June 21. 1727. The alteration here * was so sudden and surprising, as no doubt it was to you, that no man knew at first what would be the consequence. The people in the streets ran

* The death of George the First.

backwards and forwards, only asking news and inquiring of one another what was to be done: the sudden coming of the Prince and Princess to town, and calling of the Council, immediately turned the expectation of the mob on seeing the ceremony of a proclamation that night, who are always fond of any show or a new thing. They waited till midnight, and were then told it was put off till next day, when all things were performed without the least disorder: the torrent was too strong for your friends to resist, so they thought it their best way to join with the rest to hinder distinction, that their party may be the stronger whenever dissatisfaction breaks out again, which is generally thought will not be long, since the expectation of many who were very patient in the last reign, with a view of alteration in this, will be disappointed, to which rage must succeed to see their adversaries grin and triumph over them, and all their hopes dashed for ever : what may be the event no man can tell. I hope your enemies will however be disappointed, since I am convinced the same violent and corrupt measures taken by the father will be pursued by the son, who is passionate, proud, and peevish, and though he talks of ruling by himself, will just be governed as his father was: his declarations that he will make no distinction of parties, and turning off the Germans, makes him popular at present; I am satisfied it will not last.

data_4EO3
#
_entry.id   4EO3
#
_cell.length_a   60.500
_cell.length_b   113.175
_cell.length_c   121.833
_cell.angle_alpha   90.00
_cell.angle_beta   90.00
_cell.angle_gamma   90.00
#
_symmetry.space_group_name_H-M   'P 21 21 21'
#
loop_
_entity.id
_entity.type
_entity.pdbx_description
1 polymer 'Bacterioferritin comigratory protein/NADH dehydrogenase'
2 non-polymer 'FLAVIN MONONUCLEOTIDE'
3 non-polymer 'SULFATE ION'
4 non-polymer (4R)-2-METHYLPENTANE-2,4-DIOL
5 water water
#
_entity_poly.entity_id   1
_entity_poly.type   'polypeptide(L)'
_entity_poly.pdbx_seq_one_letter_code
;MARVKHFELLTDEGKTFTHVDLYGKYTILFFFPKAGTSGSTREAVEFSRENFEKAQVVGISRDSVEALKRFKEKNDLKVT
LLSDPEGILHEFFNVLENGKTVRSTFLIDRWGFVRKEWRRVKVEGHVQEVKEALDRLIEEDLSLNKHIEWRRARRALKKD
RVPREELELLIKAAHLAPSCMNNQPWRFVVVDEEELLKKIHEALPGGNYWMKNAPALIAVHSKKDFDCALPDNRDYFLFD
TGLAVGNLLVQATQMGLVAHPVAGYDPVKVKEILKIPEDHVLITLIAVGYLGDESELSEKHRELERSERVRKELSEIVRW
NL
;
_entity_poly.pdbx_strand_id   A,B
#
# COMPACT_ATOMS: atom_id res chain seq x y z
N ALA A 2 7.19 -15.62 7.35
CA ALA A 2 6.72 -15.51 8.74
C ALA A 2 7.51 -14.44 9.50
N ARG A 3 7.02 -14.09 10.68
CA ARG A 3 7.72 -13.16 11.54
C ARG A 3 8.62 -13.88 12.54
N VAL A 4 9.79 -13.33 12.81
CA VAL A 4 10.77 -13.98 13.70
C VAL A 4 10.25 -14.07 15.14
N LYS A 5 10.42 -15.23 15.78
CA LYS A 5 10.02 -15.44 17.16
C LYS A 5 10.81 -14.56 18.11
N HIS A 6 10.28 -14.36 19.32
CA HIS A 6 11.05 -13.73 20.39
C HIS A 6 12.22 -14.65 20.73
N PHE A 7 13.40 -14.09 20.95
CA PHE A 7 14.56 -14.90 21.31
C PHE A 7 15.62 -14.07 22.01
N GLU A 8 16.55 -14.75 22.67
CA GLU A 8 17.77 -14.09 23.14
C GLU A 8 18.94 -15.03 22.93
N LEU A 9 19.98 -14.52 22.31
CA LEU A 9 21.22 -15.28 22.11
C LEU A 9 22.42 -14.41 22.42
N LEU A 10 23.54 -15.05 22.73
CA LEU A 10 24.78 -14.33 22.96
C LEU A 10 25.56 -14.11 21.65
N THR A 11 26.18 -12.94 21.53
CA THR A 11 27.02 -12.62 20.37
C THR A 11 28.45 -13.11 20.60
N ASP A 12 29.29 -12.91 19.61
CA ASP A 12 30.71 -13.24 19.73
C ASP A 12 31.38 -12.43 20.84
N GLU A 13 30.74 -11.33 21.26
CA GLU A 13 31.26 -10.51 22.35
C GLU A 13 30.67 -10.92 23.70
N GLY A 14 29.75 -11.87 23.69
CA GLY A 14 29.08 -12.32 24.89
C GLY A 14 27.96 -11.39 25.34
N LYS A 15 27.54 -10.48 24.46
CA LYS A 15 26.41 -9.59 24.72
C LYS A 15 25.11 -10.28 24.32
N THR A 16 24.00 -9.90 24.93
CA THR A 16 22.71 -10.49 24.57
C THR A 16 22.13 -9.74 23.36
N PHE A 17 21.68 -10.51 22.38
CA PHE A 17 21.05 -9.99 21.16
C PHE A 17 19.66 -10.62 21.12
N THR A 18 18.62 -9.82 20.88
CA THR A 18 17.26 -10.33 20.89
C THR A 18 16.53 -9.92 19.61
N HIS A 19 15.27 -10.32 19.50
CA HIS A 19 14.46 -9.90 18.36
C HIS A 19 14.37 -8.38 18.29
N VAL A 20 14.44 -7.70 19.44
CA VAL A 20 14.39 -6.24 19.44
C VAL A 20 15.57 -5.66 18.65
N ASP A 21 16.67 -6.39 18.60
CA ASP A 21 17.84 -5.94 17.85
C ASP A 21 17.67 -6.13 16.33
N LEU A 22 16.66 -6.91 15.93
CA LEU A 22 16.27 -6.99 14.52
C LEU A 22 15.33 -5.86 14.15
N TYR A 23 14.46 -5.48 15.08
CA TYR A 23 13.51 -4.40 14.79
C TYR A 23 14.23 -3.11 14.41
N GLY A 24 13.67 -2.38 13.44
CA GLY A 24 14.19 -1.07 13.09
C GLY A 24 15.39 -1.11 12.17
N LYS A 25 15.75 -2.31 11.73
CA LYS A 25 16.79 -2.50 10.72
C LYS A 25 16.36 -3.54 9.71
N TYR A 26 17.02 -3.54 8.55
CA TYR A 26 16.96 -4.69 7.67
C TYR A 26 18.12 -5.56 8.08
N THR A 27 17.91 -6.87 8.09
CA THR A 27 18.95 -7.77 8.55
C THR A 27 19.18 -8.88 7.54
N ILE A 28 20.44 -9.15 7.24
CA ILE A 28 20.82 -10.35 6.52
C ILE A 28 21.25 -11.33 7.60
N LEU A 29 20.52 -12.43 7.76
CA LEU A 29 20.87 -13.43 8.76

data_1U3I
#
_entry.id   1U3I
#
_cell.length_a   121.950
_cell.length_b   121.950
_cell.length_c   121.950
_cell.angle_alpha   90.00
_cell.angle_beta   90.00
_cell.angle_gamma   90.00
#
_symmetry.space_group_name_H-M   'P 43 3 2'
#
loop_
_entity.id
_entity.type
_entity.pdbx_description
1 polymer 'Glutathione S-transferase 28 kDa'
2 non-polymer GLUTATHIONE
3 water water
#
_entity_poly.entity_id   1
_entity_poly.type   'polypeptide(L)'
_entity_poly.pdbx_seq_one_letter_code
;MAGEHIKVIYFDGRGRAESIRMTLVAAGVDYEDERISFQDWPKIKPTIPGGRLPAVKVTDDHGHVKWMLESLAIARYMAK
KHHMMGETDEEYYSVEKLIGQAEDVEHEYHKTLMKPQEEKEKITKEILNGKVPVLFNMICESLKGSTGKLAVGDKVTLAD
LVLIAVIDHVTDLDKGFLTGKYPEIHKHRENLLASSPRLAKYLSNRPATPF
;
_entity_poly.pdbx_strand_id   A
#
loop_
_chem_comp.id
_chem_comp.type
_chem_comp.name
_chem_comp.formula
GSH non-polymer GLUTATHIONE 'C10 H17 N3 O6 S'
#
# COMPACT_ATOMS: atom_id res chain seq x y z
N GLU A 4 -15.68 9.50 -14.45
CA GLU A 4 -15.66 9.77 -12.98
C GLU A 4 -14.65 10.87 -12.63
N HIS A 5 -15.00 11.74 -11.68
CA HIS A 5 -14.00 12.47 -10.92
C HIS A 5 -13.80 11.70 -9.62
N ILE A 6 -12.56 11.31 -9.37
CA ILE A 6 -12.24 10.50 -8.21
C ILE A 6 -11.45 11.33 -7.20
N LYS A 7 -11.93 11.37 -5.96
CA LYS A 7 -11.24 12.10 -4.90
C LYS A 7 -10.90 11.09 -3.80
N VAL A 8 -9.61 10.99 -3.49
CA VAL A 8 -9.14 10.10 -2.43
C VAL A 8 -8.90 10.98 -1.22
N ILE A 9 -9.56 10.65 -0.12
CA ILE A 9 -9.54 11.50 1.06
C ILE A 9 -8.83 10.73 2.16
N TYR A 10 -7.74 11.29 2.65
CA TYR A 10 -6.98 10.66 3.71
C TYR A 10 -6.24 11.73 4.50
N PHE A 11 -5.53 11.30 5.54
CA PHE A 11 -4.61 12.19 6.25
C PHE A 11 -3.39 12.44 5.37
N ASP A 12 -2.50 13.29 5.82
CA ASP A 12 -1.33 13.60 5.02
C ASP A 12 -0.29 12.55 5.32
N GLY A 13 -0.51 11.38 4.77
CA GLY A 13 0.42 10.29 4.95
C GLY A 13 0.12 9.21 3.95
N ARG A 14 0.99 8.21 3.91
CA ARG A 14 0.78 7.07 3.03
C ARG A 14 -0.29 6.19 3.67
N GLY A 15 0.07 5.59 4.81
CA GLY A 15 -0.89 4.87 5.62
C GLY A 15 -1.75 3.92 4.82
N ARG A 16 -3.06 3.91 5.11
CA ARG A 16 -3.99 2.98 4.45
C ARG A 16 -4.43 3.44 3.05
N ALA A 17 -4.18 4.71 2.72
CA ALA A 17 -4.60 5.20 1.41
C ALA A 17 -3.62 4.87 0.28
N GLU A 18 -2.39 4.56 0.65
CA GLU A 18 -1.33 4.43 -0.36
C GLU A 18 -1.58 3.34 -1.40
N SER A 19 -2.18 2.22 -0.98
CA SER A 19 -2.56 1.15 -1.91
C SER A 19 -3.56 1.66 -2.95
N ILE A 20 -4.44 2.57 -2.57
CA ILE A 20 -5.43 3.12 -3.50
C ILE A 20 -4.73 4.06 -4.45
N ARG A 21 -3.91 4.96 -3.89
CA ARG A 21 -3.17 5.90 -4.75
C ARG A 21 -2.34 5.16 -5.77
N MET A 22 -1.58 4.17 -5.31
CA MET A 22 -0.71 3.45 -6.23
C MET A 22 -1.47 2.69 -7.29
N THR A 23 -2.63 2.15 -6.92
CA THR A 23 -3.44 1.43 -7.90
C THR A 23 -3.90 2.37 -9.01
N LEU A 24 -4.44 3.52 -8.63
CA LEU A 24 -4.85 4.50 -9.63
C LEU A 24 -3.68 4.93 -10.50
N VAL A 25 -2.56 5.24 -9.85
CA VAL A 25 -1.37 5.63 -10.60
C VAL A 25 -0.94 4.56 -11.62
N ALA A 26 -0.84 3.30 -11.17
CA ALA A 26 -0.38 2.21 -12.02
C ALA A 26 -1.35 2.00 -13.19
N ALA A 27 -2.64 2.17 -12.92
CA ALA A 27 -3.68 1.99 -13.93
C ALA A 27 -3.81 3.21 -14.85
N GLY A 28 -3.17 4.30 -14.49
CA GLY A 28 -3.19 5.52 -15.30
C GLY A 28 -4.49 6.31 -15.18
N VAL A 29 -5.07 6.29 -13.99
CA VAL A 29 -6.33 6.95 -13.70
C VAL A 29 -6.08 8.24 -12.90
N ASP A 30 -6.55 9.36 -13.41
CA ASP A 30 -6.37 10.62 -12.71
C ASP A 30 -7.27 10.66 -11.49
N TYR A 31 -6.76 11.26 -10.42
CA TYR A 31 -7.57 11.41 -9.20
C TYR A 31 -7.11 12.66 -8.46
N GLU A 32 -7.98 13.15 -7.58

I cannot flatter you to say I believe you will have a majority of friends in the next Parliament, for I find them already desponding and complaining they have ruined their fortunes and are not able to resist this last effort of the Whigs. My endeavours, I assure you, are not wanting to try to keep up their spirits, but the misfortune that has lately happened abroad with this accident happening on the back of it has quite sunk their spirits for the present.

You have still a great many friends zealous in your cause, who only want an opportunity to show it, but common prudence to save themselves and families from immediate ruin obliges them at present to play a very disagreeable game; and though before they had little hopes of mercy, yet should they be found out now they have none.